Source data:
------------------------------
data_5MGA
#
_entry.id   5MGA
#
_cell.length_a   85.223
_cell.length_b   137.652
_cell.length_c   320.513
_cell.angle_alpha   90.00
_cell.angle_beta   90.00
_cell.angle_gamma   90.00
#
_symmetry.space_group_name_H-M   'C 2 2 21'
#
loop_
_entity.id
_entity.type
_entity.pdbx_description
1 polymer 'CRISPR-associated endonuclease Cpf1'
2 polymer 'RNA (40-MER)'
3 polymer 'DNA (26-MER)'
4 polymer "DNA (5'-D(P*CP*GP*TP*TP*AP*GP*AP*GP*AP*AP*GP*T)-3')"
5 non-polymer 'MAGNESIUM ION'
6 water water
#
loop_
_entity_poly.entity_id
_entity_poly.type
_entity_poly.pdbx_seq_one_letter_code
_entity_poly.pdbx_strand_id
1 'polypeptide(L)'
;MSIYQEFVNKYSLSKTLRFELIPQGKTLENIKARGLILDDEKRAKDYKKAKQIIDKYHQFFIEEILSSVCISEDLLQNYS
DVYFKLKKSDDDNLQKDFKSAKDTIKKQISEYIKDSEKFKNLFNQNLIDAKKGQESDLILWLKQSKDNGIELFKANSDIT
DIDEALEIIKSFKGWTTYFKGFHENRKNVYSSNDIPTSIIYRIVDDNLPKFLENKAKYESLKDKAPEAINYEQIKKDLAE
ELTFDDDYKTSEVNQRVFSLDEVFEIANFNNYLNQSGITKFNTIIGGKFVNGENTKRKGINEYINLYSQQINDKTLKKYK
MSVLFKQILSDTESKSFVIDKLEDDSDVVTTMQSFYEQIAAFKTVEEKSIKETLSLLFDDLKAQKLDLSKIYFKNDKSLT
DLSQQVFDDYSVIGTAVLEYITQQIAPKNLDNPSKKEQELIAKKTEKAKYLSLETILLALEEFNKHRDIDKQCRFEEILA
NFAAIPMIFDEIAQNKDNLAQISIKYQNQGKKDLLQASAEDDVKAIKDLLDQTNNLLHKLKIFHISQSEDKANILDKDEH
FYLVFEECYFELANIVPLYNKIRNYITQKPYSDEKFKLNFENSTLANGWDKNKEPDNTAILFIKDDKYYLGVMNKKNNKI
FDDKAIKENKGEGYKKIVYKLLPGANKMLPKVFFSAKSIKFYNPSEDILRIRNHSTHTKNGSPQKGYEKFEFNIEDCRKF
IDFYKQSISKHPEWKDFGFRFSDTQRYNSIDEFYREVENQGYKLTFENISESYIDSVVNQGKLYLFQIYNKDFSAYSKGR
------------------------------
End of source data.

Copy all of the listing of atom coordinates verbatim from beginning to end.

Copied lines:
data_5MGA
#
_entry.id   5MGA
#
_cell.length_a   85.223
_cell.length_b   137.652
_cell.length_c   320.513
_cell.angle_alpha   90.00
_cell.angle_beta   90.00
_cell.angle_gamma   90.00
#
_symmetry.space_group_name_H-M   'C 2 2 21'
#
loop_
_entity.id
_entity.type
_entity.pdbx_description
1 polymer 'CRISPR-associated endonuclease Cpf1'
2 polymer 'RNA (40-MER)'
3 polymer 'DNA (26-MER)'
4 polymer "DNA (5'-D(P*CP*GP*TP*TP*AP*GP*AP*GP*AP*AP*GP*T)-3')"
5 non-polymer 'MAGNESIUM ION'
6 water water
#
loop_
_entity_poly.entity_id
_entity_poly.type
_entity_poly.pdbx_seq_one_letter_code
_entity_poly.pdbx_strand_id
1 'polypeptide(L)'
;MSIYQEFVNKYSLSKTLRFELIPQGKTLENIKARGLILDDEKRAKDYKKAKQIIDKYHQFFIEEILSSVCISEDLLQNYS
DVYFKLKKSDDDNLQKDFKSAKDTIKKQISEYIKDSEKFKNLFNQNLIDAKKGQESDLILWLKQSKDNGIELFKANSDIT
DIDEALEIIKSFKGWTTYFKGFHENRKNVYSSNDIPTSIIYRIVDDNLPKFLENKAKYESLKDKAPEAINYEQIKKDLAE
ELTFDDDYKTSEVNQRVFSLDEVFEIANFNNYLNQSGITKFNTIIGGKFVNGENTKRKGINEYINLYSQQINDKTLKKYK
MSVLFKQILSDTESKSFVIDKLEDDSDVVTTMQSFYEQIAAFKTVEEKSIKETLSLLFDDLKAQKLDLSKIYFKNDKSLT
DLSQQVFDDYSVIGTAVLEYITQQIAPKNLDNPSKKEQELIAKKTEKAKYLSLETILLALEEFNKHRDIDKQCRFEEILA
NFAAIPMIFDEIAQNKDNLAQISIKYQNQGKKDLLQASAEDDVKAIKDLLDQTNNLLHKLKIFHISQSEDKANILDKDEH
FYLVFEECYFELANIVPLYNKIRNYITQKPYSDEKFKLNFENSTLANGWDKNKEPDNTAILFIKDDKYYLGVMNKKNNKI
FDDKAIKENKGEGYKKIVYKLLPGANKMLPKVFFSAKSIKFYNPSEDILRIRNHSTHTKNGSPQKGYEKFEFNIEDCRKF
IDFYKQSISKHPEWKDFGFRFSDTQRYNSIDEFYREVENQGYKLTFENISESYIDSVVNQGKLYLFQIYNKDFSAYSKGR